“What the…” exclaimed my 6 year-old neighbor as he and my son helped me open up the box I had just received from Weta. In his fascination, Noah pressed closer as I extracted the Righteous Bison Indivisible Particle Smasher from it’s box. “That is so cool! What movie does it come from?” When I explained that it wasn’t from a movie, he wouldn’t believe me.
Some years ago, when I first heard of Weta’s original Dr. Grordbort’s line of “infallible aether oscillators,” I immediately thought there was obviously a movie tie-in. After all, who had the stones to roll out a range of vintage sci fi / steampunk rayguns without there being a feature film behind it? Luckily for fans, when Weta designer Greg Broadmore brought his idea for the rayguns to geek czar Richard Taylor, he saw not only the potential of the concept, but freedom from having to pay someone else for licensing.
So, what exactly are Dr. Grordbort’s creations? Think 1900’s, pith helmets and ray guns that atomize Venusians. It is classic sci fi from an age before Cylons could look like humans or even before Queen rocked Flash Gordon as he skewered Ming the Merciless. It is pure fun with a touch of whimsy and perhaps the most innovative thing to hit the collectibles market in some time. The latest addition to the Dr. Grordbort’s catalog is the Righteous Bison and it packs a surprise or two.
When closely examining the Righteous Bison I am reminded that, first and foremost, Weta is known for making movie magic. You can see the legacy of attention to detail that went into creating arms and armor for Lord of the Rings carried through in this piece. There is a flow and symmetry to the overall design. You can trace the Bison’s brass tubing, examine the ambidextrous thumb selector, ponder the red zone of the gauges and through it all you can imagine how it would all work.
The combination of these elements give the impression that the raygun could possibly be real, but the true test of my movie magic metaphor comes from simply picking up the Bison for the first time. I knew that the previous offerings were heavier pieces, crafted from metal and glass. An early addition to the line, the Manmelter 3600ZX Sub-atomic Disintegrator Pistol, weighed in at 7.5 pounds. As I loosed the Righteous Bison from it’s packaging I nearly threw it through the ceiling. For the first time, this 2.6 pound ray gun is made from “imitation metal,” a substance that has a remarkable similarity to plastic. I challenge anyone to tell me that this collectible is not cast in conventional metal upon first glance.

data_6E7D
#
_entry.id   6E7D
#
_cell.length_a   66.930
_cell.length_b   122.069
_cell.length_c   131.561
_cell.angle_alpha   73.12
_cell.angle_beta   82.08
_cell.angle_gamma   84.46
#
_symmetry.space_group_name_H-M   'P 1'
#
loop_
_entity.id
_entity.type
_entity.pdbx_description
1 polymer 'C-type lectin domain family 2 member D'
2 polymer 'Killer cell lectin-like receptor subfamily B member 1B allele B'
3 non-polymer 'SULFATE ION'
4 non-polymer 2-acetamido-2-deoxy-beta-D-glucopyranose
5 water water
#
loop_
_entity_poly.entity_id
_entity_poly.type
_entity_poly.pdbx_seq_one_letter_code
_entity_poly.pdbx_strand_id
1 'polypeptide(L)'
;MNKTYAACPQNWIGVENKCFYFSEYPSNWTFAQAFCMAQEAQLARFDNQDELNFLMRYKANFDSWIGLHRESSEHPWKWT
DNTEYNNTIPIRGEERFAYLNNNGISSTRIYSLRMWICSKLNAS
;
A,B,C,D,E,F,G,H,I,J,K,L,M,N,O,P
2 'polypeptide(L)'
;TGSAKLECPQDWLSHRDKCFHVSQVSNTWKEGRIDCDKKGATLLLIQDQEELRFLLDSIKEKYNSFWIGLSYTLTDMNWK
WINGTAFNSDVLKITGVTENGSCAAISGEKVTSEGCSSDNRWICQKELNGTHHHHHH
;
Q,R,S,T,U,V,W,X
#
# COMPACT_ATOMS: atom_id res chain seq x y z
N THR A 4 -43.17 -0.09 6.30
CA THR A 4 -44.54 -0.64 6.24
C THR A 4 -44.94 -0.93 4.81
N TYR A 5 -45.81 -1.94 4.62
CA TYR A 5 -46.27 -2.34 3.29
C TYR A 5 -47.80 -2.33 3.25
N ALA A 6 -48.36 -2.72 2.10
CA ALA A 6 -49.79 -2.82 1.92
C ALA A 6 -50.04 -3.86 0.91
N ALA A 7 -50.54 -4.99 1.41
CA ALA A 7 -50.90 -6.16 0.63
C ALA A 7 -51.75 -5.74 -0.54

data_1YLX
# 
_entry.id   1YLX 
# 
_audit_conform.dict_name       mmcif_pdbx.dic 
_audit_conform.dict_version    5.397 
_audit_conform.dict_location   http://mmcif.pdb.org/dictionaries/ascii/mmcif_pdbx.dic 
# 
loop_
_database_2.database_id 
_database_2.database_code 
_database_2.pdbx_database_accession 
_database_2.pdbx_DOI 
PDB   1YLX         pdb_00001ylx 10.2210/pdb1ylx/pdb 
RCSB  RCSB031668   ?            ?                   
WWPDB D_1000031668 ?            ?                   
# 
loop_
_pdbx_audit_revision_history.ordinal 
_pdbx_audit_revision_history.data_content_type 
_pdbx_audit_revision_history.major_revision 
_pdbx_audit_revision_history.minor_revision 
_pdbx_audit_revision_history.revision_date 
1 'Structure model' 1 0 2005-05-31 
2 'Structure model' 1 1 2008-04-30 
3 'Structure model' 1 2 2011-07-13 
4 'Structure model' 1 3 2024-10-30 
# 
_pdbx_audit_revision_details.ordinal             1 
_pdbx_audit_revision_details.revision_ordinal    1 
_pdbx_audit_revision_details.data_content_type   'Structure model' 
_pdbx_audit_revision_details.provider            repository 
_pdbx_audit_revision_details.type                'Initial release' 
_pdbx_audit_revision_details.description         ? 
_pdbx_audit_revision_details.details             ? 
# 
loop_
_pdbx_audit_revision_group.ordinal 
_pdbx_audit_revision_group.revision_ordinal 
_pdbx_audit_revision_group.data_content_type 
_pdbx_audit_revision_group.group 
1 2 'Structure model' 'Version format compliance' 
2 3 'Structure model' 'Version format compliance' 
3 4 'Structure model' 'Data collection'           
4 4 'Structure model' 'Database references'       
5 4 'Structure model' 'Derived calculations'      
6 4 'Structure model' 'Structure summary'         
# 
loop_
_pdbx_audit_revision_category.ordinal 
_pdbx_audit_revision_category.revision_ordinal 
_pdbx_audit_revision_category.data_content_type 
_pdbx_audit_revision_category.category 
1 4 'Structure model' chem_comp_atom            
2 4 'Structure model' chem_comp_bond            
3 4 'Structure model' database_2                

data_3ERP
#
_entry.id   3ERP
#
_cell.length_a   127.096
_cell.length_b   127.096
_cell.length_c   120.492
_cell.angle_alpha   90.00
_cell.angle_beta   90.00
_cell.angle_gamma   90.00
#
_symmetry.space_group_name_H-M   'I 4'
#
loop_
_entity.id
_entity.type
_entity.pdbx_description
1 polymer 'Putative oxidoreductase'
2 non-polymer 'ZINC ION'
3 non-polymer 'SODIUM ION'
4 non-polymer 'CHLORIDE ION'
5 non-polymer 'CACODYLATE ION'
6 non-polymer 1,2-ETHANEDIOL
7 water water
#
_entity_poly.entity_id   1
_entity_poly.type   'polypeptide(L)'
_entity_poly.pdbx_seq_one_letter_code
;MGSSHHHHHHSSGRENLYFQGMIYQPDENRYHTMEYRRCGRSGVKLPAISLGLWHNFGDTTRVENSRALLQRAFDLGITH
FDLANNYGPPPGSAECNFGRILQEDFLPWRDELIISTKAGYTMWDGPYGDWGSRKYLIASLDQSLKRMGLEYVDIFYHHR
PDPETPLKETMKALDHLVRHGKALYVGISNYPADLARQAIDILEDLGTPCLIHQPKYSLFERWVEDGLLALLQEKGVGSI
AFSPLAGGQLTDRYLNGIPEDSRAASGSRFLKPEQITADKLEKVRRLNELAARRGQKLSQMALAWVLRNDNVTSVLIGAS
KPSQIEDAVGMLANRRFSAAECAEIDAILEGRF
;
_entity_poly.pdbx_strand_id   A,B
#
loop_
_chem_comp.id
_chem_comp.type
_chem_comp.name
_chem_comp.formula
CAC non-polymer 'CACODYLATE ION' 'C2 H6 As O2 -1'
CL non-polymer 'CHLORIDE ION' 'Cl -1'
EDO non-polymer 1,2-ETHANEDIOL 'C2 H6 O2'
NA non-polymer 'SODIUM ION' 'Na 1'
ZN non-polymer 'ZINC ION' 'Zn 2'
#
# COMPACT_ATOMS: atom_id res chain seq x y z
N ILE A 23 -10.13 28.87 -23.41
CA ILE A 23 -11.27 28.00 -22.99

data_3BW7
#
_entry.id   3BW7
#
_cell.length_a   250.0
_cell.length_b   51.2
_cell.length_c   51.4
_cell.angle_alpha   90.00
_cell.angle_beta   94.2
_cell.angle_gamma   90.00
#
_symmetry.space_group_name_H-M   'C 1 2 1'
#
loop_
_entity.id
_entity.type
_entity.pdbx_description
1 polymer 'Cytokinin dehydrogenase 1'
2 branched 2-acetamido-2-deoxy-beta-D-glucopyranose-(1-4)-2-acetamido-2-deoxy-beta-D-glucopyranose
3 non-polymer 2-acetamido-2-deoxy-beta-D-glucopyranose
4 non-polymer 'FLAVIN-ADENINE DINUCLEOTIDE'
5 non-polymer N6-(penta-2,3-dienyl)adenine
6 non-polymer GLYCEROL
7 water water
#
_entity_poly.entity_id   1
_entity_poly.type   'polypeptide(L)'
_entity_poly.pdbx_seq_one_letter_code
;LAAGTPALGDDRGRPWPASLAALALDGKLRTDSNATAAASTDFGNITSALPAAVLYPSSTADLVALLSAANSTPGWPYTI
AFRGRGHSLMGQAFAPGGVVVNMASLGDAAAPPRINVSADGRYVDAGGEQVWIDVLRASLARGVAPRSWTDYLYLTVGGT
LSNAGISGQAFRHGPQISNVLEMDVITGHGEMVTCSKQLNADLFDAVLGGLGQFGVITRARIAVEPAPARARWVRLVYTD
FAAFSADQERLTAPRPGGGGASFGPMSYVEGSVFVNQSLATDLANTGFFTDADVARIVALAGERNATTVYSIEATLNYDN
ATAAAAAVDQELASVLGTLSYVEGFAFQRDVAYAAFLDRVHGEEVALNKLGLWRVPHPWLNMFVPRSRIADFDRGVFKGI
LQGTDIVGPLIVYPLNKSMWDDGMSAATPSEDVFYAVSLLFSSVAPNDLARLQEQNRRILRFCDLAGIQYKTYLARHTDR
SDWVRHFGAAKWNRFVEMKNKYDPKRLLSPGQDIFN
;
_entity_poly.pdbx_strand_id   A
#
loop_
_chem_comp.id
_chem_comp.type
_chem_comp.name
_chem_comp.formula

Another aspect of the sculpt worthy of mention is how Weta has crafted the piece to look worn. As you look over the gun you will see not only the detail of the rivets, you will also see nicks, cuts and scratches. These are details that make the piece as both realistic and perfectly aged.
Paint and Color
The application of the paints and the chosen colors are the other elements that contribute to the illusion of the Bison being crafted from true gunmetal. These colors, especially on the main body, give the raygun the feel of rust-flecked metal. There are even areas where you can’t tell if the “metal” is pitted until you run your finger over it. Overall, the paint makes this piece completely believable. From the hue of the tubing to the gold of the top fin, it is this subtle coloration that gives the impression that the raygun is made of a variety of strange and foreign metals.
The packaging is the second departure from previous Dr. Grordbort’s rayguns. Previous pieces in the line all included a custom case. The Righteous Bison comes in what Weta refers to as “light weight materials,” or what modern man might call “cardboard.” While this is not a cushioned form-fitting leather satchel, it isn’t Wal-Mart packaging either. The box is well outfitted with artwork and designed to protect the raygun within. It comes with a top opening flap where other rayguns from the line are displayed and a clear plastic cut out to reveal the Bison.
While I suppose it would make a decent display for those possessing the strength of will to resist the desire to open and hold the gun, I would rather digest the materials on the case and cast it out with the recycling. While there is nothing at all wrong with the packaging, there this is not an item to purchase on the strength of its box.
I am an unabashed fan of the Dr. Grordbort’s line and I truly enjoy the Righteous Bison. With a retail price of $99 (US), this is easily the most accessible full-sized raygun Weta has released to date. The change in material and packaging allows for them to be able to sell this piece for about $600 less then it’s predecessors. With this raygun in a stand and displayed on a shelf, no one would know that is was plastic until they picked it up.
The only hesitation I have in giving my complete stamp of approval is that I don’t want the metal Dr. Grordbort’s original rayguns to go away and the $100 versions to become the norm. Sure, there is no way my marriage would survive the purchase of $700 raygun, but there needs to be something to strive for.
Overall, the Righteous Bison is indeed a worthy addition to the collection of both the discriminating gentleman and indiscriminate rouge alike. Get yours today, impress your friends and smash the particles of your enemies.
Enjoy more of Robert Alpi’s wordsmithing at his blog, Legends Ink.
And, coming soon… The Adventures of Captain Redgoat & Commodore del Negro in the 19th&1/2 Century! Arr, there be Martians!